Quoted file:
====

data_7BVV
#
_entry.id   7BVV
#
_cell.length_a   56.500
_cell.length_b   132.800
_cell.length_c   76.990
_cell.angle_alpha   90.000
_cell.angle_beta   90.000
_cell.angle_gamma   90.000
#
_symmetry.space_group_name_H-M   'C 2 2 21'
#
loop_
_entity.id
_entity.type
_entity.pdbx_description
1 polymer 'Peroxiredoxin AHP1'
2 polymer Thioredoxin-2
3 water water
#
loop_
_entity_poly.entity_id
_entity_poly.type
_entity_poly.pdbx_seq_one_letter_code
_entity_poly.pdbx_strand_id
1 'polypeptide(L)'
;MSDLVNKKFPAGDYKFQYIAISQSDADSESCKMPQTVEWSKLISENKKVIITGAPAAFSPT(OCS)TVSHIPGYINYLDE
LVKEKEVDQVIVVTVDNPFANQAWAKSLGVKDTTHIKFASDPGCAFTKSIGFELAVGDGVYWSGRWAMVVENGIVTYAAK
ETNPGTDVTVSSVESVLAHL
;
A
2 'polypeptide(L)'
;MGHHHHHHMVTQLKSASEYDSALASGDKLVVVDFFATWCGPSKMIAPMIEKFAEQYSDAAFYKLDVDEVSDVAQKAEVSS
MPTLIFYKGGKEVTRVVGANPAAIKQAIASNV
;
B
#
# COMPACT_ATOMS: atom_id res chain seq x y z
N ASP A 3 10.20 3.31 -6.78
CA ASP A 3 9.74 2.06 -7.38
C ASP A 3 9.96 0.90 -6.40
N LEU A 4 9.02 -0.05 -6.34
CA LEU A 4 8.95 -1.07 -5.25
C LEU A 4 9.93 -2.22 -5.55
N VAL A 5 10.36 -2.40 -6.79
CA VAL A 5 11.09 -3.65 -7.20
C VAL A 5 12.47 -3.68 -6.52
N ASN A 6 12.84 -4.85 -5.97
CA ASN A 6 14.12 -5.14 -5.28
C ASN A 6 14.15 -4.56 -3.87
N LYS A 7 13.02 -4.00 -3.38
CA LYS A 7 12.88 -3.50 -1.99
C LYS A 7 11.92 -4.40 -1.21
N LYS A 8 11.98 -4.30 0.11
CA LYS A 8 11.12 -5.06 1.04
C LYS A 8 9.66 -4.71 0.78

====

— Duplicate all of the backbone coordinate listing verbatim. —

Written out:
data_7BVV
#
_entry.id   7BVV
#
_cell.length_a   56.500
_cell.length_b   132.800
_cell.length_c   76.990
_cell.angle_alpha   90.000
_cell.angle_beta   90.000
_cell.angle_gamma   90.000
#
_symmetry.space_group_name_H-M   'C 2 2 21'
#
loop_
_entity.id
_entity.type
_entity.pdbx_description
1 polymer 'Peroxiredoxin AHP1'
2 polymer Thioredoxin-2
3 water water
#
loop_
_entity_poly.entity_id
_entity_poly.type
_entity_poly.pdbx_seq_one_letter_code
_entity_poly.pdbx_strand_id
1 'polypeptide(L)'
;MSDLVNKKFPAGDYKFQYIAISQSDADSESCKMPQTVEWSKLISENKKVIITGAPAAFSPT(OCS)TVSHIPGYINYLDE
LVKEKEVDQVIVVTVDNPFANQAWAKSLGVKDTTHIKFASDPGCAFTKSIGFELAVGDGVYWSGRWAMVVENGIVTYAAK
ETNPGTDVTVSSVESVLAHL
;
A
2 'polypeptide(L)'
;MGHHHHHHMVTQLKSASEYDSALASGDKLVVVDFFATWCGPSKMIAPMIEKFAEQYSDAAFYKLDVDEVSDVAQKAEVSS
MPTLIFYKGGKEVTRVVGANPAAIKQAIASNV
;
B
#
# COMPACT_ATOMS: atom_id res chain seq x y z
N ASP A 3 10.20 3.31 -6.78
CA ASP A 3 9.74 2.06 -7.38
C ASP A 3 9.96 0.90 -6.40
N LEU A 4 9.02 -0.05 -6.34
CA LEU A 4 8.95 -1.07 -5.25
C LEU A 4 9.93 -2.22 -5.55
N VAL A 5 10.36 -2.40 -6.79
CA VAL A 5 11.09 -3.65 -7.20
C VAL A 5 12.47 -3.68 -6.52
N ASN A 6 12.84 -4.85 -5.97
CA ASN A 6 14.12 -5.14 -5.28
C ASN A 6 14.15 -4.56 -3.87
N LYS A 7 13.02 -4.00 -3.38
CA LYS A 7 12.88 -3.50 -1.99
C LYS A 7 11.92 -4.40 -1.21
N LYS A 8 11.98 -4.30 0.11
CA LYS A 8 11.12 -5.06 1.04
C LYS A 8 9.66 -4.71 0.78